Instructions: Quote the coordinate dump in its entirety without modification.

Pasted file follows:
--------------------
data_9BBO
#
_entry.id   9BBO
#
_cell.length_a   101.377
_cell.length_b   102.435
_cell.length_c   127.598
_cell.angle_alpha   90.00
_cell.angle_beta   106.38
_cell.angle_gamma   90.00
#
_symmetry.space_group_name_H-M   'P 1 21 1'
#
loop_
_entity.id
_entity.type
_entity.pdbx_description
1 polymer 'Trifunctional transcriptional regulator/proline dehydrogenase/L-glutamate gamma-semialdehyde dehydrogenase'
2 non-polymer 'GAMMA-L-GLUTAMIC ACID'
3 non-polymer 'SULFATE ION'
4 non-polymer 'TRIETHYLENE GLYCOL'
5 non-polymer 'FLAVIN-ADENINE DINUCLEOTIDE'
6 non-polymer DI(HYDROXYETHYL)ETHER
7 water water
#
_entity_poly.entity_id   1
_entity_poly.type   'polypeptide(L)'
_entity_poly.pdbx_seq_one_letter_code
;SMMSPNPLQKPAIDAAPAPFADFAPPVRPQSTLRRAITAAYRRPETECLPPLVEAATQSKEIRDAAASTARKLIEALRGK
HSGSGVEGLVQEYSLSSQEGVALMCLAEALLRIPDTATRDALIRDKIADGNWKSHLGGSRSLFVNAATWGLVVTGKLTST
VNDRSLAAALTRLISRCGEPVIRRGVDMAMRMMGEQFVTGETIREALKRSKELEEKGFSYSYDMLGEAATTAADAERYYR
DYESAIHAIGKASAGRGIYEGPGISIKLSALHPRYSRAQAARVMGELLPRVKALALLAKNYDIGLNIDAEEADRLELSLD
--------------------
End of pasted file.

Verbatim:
data_9BBO
#
_entry.id   9BBO
#
_cell.length_a   101.377
_cell.length_b   102.435
_cell.length_c   127.598
_cell.angle_alpha   90.00
_cell.angle_beta   106.38
_cell.angle_gamma   90.00
#
_symmetry.space_group_name_H-M   'P 1 21 1'
#
loop_
_entity.id
_entity.type
_entity.pdbx_description
1 polymer 'Trifunctional transcriptional regulator/proline dehydrogenase/L-glutamate gamma-semialdehyde dehydrogenase'
2 non-polymer 'GAMMA-L-GLUTAMIC ACID'
3 non-polymer 'SULFATE ION'
4 non-polymer 'TRIETHYLENE GLYCOL'
5 non-polymer 'FLAVIN-ADENINE DINUCLEOTIDE'
6 non-polymer DI(HYDROXYETHYL)ETHER
7 water water
#
_entity_poly.entity_id   1
_entity_poly.type   'polypeptide(L)'
_entity_poly.pdbx_seq_one_letter_code
;SMMSPNPLQKPAIDAAPAPFADFAPPVRPQSTLRRAITAAYRRPETECLPPLVEAATQSKEIRDAAASTARKLIEALRGK
HSGSGVEGLVQEYSLSSQEGVALMCLAEALLRIPDTATRDALIRDKIADGNWKSHLGGSRSLFVNAATWGLVVTGKLTST
VNDRSLAAALTRLISRCGEPVIRRGVDMAMRMMGEQFVTGETIREALKRSKELEEKGFSYSYDMLGEAATTAADAERYYR
DYESAIHAIGKASAGRGIYEGPGISIKLSALHPRYSRAQAARVMGELLPRVKALALLAKNYDIGLNIDAEEADRLELSLD